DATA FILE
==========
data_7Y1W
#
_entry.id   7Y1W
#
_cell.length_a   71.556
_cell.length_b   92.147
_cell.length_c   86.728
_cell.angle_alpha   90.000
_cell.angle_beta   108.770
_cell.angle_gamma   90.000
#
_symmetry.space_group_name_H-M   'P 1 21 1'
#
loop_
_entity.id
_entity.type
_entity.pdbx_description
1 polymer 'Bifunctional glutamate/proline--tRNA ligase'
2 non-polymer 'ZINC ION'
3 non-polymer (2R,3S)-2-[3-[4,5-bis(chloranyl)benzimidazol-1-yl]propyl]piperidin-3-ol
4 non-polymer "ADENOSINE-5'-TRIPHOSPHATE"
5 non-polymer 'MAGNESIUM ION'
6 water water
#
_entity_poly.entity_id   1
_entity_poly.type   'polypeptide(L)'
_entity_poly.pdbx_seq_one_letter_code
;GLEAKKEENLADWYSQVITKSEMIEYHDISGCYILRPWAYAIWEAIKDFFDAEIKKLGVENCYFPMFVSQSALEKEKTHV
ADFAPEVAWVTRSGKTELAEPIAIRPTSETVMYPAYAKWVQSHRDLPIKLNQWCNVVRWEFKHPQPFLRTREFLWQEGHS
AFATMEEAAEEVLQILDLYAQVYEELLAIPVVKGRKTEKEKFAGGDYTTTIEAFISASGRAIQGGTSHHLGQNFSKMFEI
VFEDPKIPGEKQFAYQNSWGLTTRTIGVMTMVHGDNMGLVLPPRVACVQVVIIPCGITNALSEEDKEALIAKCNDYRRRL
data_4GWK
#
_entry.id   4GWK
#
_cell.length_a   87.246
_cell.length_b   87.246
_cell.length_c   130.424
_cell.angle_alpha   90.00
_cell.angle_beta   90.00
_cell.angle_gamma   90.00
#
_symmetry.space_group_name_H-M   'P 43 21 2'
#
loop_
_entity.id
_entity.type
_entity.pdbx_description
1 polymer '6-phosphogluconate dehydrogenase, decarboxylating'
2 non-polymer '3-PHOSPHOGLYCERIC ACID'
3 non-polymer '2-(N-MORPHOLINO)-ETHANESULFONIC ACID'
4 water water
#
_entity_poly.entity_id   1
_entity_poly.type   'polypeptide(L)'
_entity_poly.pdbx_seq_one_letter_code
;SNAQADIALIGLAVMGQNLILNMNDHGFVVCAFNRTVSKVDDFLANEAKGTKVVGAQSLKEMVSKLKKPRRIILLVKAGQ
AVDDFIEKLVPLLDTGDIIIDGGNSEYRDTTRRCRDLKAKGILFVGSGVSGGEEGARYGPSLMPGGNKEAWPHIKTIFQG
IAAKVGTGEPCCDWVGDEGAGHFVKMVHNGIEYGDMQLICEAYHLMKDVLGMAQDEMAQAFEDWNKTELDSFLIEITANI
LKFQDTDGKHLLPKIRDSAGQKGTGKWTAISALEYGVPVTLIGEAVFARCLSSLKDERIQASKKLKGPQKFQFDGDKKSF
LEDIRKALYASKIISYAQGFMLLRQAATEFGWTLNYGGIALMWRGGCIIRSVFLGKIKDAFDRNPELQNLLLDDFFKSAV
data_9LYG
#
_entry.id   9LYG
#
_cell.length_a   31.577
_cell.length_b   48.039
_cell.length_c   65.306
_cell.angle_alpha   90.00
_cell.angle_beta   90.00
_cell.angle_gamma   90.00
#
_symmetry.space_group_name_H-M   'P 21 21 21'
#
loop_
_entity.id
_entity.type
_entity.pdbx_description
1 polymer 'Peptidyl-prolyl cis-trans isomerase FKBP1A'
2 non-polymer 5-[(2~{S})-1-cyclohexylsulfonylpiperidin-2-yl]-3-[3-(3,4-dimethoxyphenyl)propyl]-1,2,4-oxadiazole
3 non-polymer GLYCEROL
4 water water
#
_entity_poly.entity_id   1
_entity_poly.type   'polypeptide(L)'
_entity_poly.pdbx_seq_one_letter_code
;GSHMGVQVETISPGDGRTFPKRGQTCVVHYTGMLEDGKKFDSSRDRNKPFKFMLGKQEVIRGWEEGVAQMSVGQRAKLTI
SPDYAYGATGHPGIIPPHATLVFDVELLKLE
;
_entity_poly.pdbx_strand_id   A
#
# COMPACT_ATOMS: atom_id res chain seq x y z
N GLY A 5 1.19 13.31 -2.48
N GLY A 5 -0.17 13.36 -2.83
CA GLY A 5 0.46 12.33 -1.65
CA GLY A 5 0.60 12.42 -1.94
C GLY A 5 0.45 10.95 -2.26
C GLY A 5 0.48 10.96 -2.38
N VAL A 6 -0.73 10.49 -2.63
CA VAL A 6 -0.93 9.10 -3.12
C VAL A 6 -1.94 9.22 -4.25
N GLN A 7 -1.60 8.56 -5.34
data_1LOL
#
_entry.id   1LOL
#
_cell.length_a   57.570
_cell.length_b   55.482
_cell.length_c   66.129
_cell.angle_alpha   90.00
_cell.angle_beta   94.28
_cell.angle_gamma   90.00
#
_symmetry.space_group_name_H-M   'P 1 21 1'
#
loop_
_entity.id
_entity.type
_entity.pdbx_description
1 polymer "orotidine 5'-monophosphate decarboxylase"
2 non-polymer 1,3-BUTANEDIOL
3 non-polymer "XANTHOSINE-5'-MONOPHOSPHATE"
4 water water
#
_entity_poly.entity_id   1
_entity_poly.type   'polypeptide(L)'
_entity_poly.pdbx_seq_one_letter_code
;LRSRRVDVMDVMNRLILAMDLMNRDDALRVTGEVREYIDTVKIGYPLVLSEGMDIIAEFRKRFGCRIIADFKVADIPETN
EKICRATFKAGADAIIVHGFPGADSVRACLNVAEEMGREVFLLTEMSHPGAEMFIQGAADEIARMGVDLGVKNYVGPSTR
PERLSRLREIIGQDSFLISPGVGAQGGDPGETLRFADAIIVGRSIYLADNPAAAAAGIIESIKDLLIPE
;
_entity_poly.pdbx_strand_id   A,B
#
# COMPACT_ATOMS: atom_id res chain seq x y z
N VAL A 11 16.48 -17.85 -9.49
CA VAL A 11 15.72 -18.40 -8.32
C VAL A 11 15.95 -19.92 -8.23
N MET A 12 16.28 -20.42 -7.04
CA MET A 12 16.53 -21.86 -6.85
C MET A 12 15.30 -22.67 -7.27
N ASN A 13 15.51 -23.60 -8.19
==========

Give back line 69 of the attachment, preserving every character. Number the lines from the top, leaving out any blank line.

_cell.angle_alpha   90.00